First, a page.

The title character is Meursault, an Algerian (“a citizen of France domiciled in North Africa, a man of the Mediterranean, an homme du midi yet one who hardly partakes of the traditional Mediterranean culture”) who seemingly irrationally kills an Arab man whom he recognises in French Algiers. The story is divided into two parts: Meursault’s first-person narrative view before and after the murder, respectively.

Wow! That’s something of a statement and a lot of -isms to deal with in one go. But this shouldn’t put anyone off approaching what is in fact a very readable book.

It’s clear from the very start that Meursault is not in what one would call a normal frame of mind. His detachment is shown in his reaction to his mother’s death, which he reports very flatly in the first paragraph and as the narrative progresses it is obvious that Meursault is in an advanced state of indifference to most things around him. He interacts with his girlfriend, acquaintances, fellow lodgers and work-mates but there is no emotion in his dealings with the world. He seems to be suffering from an extreme case of apathy and when his girlfriend suggests they marry he responds that he doesn’t mind either way. Although we see things from Meursault’s point of view, we can observe the effect his behaviour is having on those around him from their reactions – the old man Salamana mentions in passing that people have criticised Meursault for putting his mother in a home, his boss is surprised at his indifference to some promotional prospects. All in all, Meursault is very detached from regular emotions and so the violent events that take place are in some way not surprising.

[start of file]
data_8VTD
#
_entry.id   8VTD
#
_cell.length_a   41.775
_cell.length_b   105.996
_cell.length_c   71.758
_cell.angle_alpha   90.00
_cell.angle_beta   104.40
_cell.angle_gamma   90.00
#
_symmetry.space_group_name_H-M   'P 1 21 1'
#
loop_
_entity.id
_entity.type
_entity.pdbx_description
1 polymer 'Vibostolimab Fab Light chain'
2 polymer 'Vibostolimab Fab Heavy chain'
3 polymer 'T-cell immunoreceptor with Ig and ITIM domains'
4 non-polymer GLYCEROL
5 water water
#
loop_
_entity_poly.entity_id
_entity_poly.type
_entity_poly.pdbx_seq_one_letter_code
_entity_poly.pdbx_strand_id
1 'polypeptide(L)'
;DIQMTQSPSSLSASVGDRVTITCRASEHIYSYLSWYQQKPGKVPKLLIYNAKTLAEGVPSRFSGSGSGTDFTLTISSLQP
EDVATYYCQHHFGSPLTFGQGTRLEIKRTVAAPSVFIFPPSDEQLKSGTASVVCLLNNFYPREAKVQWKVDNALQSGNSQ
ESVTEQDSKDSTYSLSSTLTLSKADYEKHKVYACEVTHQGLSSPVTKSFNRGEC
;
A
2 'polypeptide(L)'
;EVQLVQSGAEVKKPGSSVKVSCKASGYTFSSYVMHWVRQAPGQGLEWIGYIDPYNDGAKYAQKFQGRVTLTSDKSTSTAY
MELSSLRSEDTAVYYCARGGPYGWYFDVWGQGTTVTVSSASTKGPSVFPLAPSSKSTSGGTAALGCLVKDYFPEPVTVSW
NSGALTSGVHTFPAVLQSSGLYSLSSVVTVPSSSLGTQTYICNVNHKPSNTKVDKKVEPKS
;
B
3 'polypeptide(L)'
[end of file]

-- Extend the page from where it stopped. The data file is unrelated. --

However, what should not be overlooked in this story is the fact that Camus is an Algerian novelist. The environment in which the action takes place is crucial to the book. Camus, through Meursault, makes regular reference to the heat and the brightness of Algiers – the dazzling, blinding light, reflecting from the white buildings and the effect which the heat is having on him. There is a feeling of physical alienation from reality, a dislocation which is exacerbated by the climate and surroundings. One of the pivotal statements Meursault tries to make in Court, when he asked to speak, is stated: “I tried to explain that it was because of the sun” – this comment is mocked by the Court but actually Meursault is speaking the truth about the loss of sense he experienced when committing murder.